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Russian state-owned oil firm takes stake in BP

In a major deal that cements energy ties between Russia and Britain, oil company BP announced Friday night that Russia's state-owned oil firm Rosneft will take 5 percent of BP's ordinary voting shares in a major stock swap.

In exchange, Rosneft will give BP about 9.5 percent of its shares, BP said. Rosneft chairman and Russian deputy prime minister Igor Sechin said the deal was worth about $8 billion.

The companies plan to explore for oil and gas off the Russian Arctic continental shelf. The announcement sparked a backlash in Washington with some politicians expressing regrets about the tight alliance forming between Russia and Britain.

The agreement follows the disastrous spill off the coast of the U.S. last year. The company has been selling off many of its assets to raise costs to pay for billions of dollars of liability stemming from the spill, the worst environmental disaster in U.S. history.

While it is not clear if this Russian venture is connected, it does give BP access to cash and new areas of the world to explore for oil at a time when there are concerns about the future ability to drill offshore in U.S. waters. It also expands BP's long-standing ties to the Russian energy industry.

U.S. Rep. Edward J. Markey said there should be a thorough review of the agreement to determine if there were any national security implications.

"If this agreement effects the national and economic security of the United States then it should be immediately reviewed by the Committee on Foreign Investment in the United States. Additionally, the U.S. State Department should closely monitor this transaction," Markey said.

U.S.-based analyst Fadel Gheit said the Rosneft deal means BP is "hedging its bets" after the disastrous Gulf oil spill.

"They don't want to keep all their eggs in one basket," Gheit said.

He said BP would want to find a replacement for the U.S. if its operations there get more complicated in the future.

"The only area where they are welcomed and is open for business is Russia," Gheit said. "Canada, Russia, that's about it."

Gheit said the comments by the U.S. congressman was politics. He didn't expect it to amount to much.

"Sometimes politicians say things that make no sense," Gheit said. "Has Russia declared war on us? Not to my knowledge."

The deal was announced at a new conference in London by leading Russian politicians and oil executives from both companies, including BP chief executive officer Bob Dudley.

Dudley said safety and the environment will be key issues for BP as it enters this venture.

"We have learned many lessons this past year," Dudley told reporters, in an apparent reference to the Gulf of Mexico disaster.

Dudley did not address U.S. interests during his brief prepared comments. He said later that the deal was not a reaction to events in the United States.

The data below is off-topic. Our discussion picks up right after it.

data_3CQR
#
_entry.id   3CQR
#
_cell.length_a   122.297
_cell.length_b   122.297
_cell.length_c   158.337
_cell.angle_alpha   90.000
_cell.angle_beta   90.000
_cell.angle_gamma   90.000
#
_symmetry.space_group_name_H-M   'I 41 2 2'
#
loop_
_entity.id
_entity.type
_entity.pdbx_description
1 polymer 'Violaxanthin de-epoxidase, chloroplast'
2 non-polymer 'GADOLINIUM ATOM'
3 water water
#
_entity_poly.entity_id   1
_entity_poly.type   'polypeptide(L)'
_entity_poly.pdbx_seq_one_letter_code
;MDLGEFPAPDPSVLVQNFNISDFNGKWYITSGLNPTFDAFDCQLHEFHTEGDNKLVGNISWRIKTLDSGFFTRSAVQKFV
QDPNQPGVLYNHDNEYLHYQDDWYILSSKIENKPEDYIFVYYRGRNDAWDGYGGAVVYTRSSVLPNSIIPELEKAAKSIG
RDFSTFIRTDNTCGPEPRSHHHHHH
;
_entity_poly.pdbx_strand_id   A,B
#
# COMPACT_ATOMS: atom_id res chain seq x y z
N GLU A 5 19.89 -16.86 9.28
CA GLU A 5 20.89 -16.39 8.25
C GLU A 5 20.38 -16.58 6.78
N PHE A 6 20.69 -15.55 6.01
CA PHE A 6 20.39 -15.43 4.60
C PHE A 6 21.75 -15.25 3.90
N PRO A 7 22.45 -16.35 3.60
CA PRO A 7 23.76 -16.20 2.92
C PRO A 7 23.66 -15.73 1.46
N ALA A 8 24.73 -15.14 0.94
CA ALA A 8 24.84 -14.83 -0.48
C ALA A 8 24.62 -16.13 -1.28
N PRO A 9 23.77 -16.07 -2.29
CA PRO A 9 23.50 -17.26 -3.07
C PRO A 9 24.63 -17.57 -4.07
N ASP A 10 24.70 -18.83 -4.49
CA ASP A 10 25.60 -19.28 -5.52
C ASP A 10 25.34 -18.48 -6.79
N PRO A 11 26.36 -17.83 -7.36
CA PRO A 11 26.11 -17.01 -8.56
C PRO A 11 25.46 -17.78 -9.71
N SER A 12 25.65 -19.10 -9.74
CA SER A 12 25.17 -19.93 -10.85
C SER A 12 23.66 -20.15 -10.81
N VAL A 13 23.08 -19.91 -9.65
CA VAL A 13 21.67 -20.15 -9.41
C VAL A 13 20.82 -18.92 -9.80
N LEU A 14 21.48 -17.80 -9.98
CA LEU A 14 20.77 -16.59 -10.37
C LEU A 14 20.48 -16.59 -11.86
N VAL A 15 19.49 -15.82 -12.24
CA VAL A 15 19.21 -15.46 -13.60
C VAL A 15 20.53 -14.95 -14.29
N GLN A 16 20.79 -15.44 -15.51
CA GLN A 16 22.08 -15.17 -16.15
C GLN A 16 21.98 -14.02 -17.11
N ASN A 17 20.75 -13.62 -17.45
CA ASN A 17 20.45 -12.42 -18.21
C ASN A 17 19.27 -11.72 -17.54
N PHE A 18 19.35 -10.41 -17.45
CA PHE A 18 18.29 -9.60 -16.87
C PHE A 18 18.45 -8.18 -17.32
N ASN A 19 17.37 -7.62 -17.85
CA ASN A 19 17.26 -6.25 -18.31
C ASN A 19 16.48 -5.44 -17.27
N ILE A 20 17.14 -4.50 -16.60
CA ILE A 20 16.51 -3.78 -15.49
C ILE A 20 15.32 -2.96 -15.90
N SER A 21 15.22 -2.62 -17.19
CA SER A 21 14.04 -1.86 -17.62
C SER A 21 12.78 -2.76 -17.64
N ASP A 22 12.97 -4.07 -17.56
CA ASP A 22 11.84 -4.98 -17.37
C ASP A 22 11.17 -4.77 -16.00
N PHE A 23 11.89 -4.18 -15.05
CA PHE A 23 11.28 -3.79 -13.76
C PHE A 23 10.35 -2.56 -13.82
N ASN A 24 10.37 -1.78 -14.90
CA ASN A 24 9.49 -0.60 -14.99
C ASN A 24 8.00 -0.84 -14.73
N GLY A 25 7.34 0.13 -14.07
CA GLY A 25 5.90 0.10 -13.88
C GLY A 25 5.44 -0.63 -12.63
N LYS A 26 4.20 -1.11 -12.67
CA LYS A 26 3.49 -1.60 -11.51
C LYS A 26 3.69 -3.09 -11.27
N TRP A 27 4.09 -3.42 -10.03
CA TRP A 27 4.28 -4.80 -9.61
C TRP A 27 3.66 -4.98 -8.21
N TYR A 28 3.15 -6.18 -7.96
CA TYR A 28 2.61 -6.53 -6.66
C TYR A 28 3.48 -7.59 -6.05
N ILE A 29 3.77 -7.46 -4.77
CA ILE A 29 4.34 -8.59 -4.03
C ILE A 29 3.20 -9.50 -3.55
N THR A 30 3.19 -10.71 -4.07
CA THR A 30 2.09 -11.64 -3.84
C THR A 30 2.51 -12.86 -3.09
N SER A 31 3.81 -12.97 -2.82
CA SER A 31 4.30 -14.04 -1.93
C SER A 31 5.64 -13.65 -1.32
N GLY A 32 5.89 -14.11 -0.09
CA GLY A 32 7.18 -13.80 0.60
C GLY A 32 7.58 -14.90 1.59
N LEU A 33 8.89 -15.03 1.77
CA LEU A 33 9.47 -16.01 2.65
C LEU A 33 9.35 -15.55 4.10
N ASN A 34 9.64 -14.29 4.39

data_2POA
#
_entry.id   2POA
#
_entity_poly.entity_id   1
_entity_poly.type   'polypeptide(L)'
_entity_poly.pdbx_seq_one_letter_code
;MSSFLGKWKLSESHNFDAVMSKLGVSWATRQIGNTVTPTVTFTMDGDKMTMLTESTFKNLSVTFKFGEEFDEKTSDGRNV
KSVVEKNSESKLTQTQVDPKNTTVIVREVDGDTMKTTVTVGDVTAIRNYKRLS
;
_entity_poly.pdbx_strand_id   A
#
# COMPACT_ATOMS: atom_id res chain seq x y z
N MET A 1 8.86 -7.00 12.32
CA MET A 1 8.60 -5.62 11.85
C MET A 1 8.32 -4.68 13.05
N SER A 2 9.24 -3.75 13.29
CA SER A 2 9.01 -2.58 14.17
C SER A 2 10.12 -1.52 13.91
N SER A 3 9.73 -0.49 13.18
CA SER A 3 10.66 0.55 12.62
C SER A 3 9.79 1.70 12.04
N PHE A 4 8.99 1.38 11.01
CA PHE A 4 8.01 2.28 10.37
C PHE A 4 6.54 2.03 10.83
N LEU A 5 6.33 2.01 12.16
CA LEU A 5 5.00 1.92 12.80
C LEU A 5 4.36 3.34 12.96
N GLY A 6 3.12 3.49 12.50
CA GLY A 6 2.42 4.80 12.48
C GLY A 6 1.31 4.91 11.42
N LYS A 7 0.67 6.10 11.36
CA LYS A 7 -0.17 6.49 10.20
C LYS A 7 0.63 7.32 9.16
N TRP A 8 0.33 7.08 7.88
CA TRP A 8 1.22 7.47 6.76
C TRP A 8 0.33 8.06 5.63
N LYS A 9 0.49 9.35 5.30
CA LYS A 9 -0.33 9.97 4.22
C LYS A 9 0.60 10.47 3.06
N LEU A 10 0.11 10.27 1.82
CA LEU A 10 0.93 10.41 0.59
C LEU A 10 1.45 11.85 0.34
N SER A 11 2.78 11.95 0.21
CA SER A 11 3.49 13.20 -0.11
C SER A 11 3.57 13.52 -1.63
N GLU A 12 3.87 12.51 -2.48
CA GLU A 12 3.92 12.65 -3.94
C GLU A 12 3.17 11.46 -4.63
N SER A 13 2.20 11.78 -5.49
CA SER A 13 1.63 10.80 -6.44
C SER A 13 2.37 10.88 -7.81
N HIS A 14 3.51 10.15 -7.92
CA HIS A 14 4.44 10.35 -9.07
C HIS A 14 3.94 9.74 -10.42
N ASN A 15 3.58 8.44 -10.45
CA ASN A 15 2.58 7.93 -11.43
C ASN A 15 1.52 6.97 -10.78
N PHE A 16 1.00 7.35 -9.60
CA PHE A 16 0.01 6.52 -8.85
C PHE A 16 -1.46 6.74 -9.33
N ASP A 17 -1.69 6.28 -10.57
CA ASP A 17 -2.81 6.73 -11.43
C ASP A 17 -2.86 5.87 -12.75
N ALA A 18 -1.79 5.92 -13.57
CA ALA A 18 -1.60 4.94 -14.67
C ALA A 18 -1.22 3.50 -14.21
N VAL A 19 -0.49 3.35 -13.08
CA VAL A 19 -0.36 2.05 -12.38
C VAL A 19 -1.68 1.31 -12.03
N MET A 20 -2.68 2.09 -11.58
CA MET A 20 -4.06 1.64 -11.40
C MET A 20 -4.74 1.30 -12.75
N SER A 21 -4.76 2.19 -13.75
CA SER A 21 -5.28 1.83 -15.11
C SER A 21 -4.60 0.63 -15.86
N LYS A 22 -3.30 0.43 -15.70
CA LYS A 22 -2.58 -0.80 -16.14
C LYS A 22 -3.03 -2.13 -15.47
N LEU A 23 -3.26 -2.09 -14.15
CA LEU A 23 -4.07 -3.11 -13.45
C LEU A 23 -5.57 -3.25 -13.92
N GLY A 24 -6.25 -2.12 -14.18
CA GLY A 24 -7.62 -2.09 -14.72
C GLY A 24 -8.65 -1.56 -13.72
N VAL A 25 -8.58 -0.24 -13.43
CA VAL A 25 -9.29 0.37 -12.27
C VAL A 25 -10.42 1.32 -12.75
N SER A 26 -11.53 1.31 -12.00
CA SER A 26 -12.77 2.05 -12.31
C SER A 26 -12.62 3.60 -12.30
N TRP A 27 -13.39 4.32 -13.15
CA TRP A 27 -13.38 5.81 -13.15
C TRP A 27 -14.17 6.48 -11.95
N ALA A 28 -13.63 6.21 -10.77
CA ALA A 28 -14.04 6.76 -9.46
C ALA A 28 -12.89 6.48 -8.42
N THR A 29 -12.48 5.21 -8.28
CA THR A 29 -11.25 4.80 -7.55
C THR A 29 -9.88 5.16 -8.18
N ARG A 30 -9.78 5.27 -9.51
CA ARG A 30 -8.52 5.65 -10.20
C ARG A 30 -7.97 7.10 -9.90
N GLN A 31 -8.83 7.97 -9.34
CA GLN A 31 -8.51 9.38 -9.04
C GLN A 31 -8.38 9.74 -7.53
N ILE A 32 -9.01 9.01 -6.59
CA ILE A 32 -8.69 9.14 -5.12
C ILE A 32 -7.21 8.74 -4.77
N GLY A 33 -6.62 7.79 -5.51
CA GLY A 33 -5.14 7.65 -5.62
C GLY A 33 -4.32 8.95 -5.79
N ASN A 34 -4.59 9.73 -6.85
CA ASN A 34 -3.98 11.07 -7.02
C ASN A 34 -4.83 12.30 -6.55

"It is difficult to convey just how promising I find this historic agreement," Dudley said. He said it marks "a new type of relationship" which could open up "one of the world's last remaining unexplored basins".

Dudley described the Russian venture as being "based on the promise of the future and not the legacies of the past." Dudley declined to offer specific figures explaining the $8 billion price tag attached to the deal but said it constitutes a huge deal by any measure.

During a question and answer session with reporters, Dudley was asked if the deal was a reaction to the political fallout in the U.S. following the oil spill.

Dudley said BP has been working in Russia for many years and has a large business there. He said the discussions happened over a period of months and were "not in reaction to anything in the United States."

He met earlier in the day in Moscow with Russian Prime Minister Vladimir Putin, an enthusiastic supporter of the stock swap.

Dudley said he intends for BP to be recognized as an industry leader in safety following the "harsh lesson" BP learned following the Gulf disaster.

The deal was welcomed by the British government, Energy Secretary Chris Huhne said.

He said it is a "groundbreaking deal between two of the largest companies in the world" that deepens ties between Britain and Russia.

"This is good news" that gives BP and Britain a central role in vital shallow water Arctic exploration, he said.

Russian deputy prime minister and Rosneft chairman Igor Sechin said Russian officials have "the highest opinion of BP" and praised Dudley and his predecessor, Tony Hayward, who was vilified in the United States for his response to the Gulf oil spill.

Sechin said the arrangement shows that Russia has taken a major role among the world's energy powers.

BP said in a statement that when the deal is completed, it will "create strategic alignment to pursue joint projects and demonstrates mutual confidence in the growth potential of both companies."

The companies plan to explore off Russia's Arctic continental shelf, thought to contain substantial reserves. Executives said the new exploration would meet high environmental protection standards.

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Harry R. Weber reported from Atlanta.